DB: Even before the writing of the show, Dan and I have both worked as storytellers as educators, and because the story of racism is ultimate about story, that was a good background to come from. I also had worked for several years as an educator with the American Place Theatre, which has both a touring show about Zora Neale Hurston’s life and work, and a collection of slave narratives. I remember the day, during a professional development session, talking with other teachers about how to teach slavery, and as a speaker started talking about it as an economic institution, citing various other cultural parallels, it dawned on me… Oh. “This all started with money!” and things started falling into place. This was not the education about slavery I had received, which was all about insensitivities and rage and betrayal and all these amorphous feelings surrounding a very concrete stupid plain reality: money. And suddenly the pain started to leech out of ancient feelings for me.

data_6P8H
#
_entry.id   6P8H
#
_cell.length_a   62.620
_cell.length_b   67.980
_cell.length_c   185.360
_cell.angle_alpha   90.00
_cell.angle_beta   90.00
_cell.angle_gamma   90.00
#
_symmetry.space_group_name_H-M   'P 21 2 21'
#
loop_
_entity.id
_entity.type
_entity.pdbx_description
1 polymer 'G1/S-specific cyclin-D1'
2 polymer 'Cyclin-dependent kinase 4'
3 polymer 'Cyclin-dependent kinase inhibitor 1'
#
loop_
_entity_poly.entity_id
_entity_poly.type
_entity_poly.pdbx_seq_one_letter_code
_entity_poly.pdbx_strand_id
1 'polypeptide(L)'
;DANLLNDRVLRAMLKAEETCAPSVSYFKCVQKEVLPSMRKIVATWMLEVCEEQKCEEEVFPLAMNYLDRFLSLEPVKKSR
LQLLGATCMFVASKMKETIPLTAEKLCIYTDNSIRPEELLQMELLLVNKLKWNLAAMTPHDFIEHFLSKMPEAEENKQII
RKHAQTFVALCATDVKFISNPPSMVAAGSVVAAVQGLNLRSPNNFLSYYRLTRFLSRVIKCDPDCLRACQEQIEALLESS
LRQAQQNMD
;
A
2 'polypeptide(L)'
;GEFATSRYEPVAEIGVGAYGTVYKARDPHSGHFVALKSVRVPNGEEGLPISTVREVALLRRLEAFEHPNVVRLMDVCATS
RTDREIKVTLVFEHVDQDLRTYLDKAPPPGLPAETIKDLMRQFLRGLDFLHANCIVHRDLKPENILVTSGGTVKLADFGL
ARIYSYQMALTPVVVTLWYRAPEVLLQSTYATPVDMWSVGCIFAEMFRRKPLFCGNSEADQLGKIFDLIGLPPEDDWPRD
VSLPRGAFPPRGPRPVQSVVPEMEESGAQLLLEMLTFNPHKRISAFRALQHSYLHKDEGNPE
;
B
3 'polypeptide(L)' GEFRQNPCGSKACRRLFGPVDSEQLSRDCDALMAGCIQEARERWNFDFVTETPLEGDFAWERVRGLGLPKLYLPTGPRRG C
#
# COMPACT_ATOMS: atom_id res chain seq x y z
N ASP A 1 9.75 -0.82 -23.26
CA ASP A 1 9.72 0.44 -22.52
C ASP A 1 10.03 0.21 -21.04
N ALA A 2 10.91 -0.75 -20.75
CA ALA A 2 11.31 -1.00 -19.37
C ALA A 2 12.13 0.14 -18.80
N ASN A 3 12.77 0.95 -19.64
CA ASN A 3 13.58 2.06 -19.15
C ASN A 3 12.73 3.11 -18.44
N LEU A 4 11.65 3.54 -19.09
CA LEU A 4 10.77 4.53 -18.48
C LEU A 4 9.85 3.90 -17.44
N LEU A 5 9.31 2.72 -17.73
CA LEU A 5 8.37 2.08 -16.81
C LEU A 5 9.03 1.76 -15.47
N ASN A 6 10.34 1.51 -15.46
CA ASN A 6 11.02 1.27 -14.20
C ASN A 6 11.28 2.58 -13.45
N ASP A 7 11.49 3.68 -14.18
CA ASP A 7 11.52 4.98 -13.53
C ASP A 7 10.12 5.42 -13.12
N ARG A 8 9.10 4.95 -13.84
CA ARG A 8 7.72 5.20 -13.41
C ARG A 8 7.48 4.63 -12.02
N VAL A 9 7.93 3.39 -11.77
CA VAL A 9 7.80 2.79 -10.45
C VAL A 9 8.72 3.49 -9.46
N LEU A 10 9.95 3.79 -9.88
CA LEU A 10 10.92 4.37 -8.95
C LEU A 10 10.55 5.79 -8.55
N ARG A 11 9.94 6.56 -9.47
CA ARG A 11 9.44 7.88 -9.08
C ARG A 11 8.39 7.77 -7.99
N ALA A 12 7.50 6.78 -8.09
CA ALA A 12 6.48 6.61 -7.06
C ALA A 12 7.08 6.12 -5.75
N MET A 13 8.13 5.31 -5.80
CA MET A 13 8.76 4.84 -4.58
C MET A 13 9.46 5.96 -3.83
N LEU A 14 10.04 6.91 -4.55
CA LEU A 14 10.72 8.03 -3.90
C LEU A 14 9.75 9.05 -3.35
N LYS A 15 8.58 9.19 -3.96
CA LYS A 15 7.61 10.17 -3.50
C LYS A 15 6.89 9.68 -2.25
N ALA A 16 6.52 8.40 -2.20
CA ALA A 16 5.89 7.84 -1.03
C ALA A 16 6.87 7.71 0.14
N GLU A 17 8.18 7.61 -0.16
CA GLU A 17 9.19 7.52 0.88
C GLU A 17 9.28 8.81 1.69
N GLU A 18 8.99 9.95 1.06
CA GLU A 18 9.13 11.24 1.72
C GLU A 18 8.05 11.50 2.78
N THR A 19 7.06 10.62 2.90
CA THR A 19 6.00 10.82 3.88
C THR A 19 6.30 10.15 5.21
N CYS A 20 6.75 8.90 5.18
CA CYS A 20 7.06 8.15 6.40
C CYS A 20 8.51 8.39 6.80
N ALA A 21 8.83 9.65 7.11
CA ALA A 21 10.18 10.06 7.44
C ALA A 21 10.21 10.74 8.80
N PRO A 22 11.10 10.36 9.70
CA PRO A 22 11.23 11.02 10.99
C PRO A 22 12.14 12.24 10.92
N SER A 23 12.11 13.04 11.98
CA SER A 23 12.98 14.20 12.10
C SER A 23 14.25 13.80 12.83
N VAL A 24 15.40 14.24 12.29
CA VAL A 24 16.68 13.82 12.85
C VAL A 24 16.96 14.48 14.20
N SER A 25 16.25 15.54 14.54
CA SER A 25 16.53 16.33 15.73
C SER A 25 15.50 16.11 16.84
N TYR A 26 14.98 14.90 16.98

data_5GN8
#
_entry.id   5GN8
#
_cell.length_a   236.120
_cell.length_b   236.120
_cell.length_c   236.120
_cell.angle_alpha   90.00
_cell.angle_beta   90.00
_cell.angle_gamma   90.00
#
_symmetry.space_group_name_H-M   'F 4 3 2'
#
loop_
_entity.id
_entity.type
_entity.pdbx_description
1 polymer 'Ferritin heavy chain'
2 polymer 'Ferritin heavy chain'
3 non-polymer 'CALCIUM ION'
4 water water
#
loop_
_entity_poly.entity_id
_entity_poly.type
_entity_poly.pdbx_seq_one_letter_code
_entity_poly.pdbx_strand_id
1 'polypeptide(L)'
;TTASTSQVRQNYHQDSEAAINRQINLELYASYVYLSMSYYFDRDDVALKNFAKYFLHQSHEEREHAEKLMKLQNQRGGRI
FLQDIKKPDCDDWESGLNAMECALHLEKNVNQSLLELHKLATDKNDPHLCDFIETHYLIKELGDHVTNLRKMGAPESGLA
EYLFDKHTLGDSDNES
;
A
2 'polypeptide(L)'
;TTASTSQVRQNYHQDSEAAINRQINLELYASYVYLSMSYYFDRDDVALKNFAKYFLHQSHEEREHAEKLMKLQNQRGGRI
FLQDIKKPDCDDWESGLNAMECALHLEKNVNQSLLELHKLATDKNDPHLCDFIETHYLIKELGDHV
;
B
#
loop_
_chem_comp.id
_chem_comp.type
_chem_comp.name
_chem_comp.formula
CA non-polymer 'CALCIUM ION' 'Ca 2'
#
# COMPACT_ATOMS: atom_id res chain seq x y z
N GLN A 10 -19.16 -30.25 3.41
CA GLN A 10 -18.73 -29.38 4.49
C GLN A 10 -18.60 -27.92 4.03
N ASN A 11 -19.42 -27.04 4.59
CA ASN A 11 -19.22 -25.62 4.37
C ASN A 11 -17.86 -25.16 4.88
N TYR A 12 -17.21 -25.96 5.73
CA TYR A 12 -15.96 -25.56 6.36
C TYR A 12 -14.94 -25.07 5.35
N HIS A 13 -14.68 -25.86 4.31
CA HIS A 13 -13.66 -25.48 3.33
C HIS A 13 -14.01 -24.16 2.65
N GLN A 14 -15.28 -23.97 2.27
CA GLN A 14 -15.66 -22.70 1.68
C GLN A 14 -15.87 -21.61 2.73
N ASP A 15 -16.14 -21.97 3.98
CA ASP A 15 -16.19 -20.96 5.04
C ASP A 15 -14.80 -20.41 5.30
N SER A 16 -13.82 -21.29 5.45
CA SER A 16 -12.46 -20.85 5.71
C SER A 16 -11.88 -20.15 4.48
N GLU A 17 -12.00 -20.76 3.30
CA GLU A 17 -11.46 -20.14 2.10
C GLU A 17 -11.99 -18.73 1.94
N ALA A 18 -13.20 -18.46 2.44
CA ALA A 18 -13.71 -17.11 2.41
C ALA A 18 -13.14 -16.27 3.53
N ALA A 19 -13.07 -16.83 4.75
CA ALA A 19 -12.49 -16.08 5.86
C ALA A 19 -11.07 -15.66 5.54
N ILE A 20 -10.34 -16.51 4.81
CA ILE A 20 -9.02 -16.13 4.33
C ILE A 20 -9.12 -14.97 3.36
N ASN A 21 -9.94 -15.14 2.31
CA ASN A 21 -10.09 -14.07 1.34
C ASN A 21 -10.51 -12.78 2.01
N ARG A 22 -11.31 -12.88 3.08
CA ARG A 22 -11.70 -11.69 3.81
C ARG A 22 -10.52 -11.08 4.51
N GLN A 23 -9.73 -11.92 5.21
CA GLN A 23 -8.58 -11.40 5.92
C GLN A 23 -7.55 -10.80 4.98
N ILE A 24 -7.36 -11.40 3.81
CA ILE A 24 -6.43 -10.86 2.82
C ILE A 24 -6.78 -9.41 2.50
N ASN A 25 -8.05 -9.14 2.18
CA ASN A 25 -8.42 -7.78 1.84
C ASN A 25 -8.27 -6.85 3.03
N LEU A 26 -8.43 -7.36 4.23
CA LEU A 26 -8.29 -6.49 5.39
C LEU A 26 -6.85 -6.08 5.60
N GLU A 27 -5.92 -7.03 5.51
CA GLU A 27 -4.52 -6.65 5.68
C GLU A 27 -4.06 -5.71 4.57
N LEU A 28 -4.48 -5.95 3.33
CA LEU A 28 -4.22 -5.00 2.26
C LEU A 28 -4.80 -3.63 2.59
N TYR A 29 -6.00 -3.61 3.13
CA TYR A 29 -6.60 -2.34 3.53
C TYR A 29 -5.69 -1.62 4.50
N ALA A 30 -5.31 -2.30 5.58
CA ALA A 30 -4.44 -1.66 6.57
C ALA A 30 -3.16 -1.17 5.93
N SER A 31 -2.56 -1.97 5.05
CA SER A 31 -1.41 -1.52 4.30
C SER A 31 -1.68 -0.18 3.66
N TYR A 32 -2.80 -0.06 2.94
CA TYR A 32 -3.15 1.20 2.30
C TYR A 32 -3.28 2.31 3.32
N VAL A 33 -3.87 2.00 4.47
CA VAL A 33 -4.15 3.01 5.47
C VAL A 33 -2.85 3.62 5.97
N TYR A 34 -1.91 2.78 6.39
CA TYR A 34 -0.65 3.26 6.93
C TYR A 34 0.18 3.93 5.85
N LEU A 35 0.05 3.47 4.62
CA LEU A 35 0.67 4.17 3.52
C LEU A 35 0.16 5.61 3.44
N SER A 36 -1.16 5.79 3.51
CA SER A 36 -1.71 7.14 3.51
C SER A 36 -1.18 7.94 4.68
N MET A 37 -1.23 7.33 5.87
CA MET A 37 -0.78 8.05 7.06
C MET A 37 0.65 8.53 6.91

NYP: You mentioned audience participation a little earlier. What might those attending the show expect?
DK: One of the reasons this show took so long to take shape is because there are few predecessors in terms of structure. A hilarious interactive carnival of race and capitalism? And it’s a solo show? So what can an audience expect? They should expect to laugh, to be entertained, to think about issues of race and class and America and history with a new sense of empathy towards its victims and its aggressors. They can expect to wowed by a relentless energy and intellect that comes from Ms. Burch and can be expected to join in the fun when it calls for it.
DB: Well, it’s a Desiree Burch solo show, so yes, audiences can expect some participation. I tend to like the kind that is both unifying and provocative. The show is really aggressive while being inclusive, and only begins to scratch the surface in terms of starting a conversation. But I think audiences can expect to surprisingly connect to some parts of the show, and be thinking about other parts afterward. And I do hope that they leave with more questions and answers, leaving them with a little more intellectual and personal work to do in the new year.
For tickets and other information about Tar Baby, visit http://desireeburch.com/.